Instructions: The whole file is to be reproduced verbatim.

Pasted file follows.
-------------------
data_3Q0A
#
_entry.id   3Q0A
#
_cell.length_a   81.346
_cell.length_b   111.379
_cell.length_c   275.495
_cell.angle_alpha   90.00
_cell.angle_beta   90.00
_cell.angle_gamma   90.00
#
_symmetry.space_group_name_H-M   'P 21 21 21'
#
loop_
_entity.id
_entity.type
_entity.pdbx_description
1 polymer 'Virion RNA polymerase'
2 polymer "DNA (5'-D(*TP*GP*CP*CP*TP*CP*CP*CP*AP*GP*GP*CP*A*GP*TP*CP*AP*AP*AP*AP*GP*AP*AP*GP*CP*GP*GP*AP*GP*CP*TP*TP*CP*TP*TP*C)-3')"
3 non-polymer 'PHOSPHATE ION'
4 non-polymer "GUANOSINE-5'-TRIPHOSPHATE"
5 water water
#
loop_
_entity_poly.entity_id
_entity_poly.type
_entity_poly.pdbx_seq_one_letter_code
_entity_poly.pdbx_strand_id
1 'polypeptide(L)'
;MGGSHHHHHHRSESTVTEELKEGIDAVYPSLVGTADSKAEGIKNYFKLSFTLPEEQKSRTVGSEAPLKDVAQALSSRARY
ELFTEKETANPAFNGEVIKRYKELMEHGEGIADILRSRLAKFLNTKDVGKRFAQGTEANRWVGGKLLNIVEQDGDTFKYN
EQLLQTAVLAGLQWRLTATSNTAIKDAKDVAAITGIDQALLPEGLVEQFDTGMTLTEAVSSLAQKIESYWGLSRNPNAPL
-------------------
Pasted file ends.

data_3Q0A
#
_entry.id   3Q0A
#
_cell.length_a   81.346
_cell.length_b   111.379
_cell.length_c   275.495
_cell.angle_alpha   90.00
_cell.angle_beta   90.00
_cell.angle_gamma   90.00
#
_symmetry.space_group_name_H-M   'P 21 21 21'
#
loop_
_entity.id
_entity.type
_entity.pdbx_description
1 polymer 'Virion RNA polymerase'
2 polymer "DNA (5'-D(*TP*GP*CP*CP*TP*CP*CP*CP*AP*GP*GP*CP*A*GP*TP*CP*AP*AP*AP*AP*GP*AP*AP*GP*CP*GP*GP*AP*GP*CP*TP*TP*CP*TP*TP*C)-3')"
3 non-polymer 'PHOSPHATE ION'
4 non-polymer "GUANOSINE-5'-TRIPHOSPHATE"
5 water water
#
loop_
_entity_poly.entity_id
_entity_poly.type
_entity_poly.pdbx_seq_one_letter_code
_entity_poly.pdbx_strand_id
1 'polypeptide(L)'
;MGGSHHHHHHRSESTVTEELKEGIDAVYPSLVGTADSKAEGIKNYFKLSFTLPEEQKSRTVGSEAPLKDVAQALSSRARY
ELFTEKETANPAFNGEVIKRYKELMEHGEGIADILRSRLAKFLNTKDVGKRFAQGTEANRWVGGKLLNIVEQDGDTFKYN
EQLLQTAVLAGLQWRLTATSNTAIKDAKDVAAITGIDQALLPEGLVEQFDTGMTLTEAVSSLAQKIESYWGLSRNPNAPL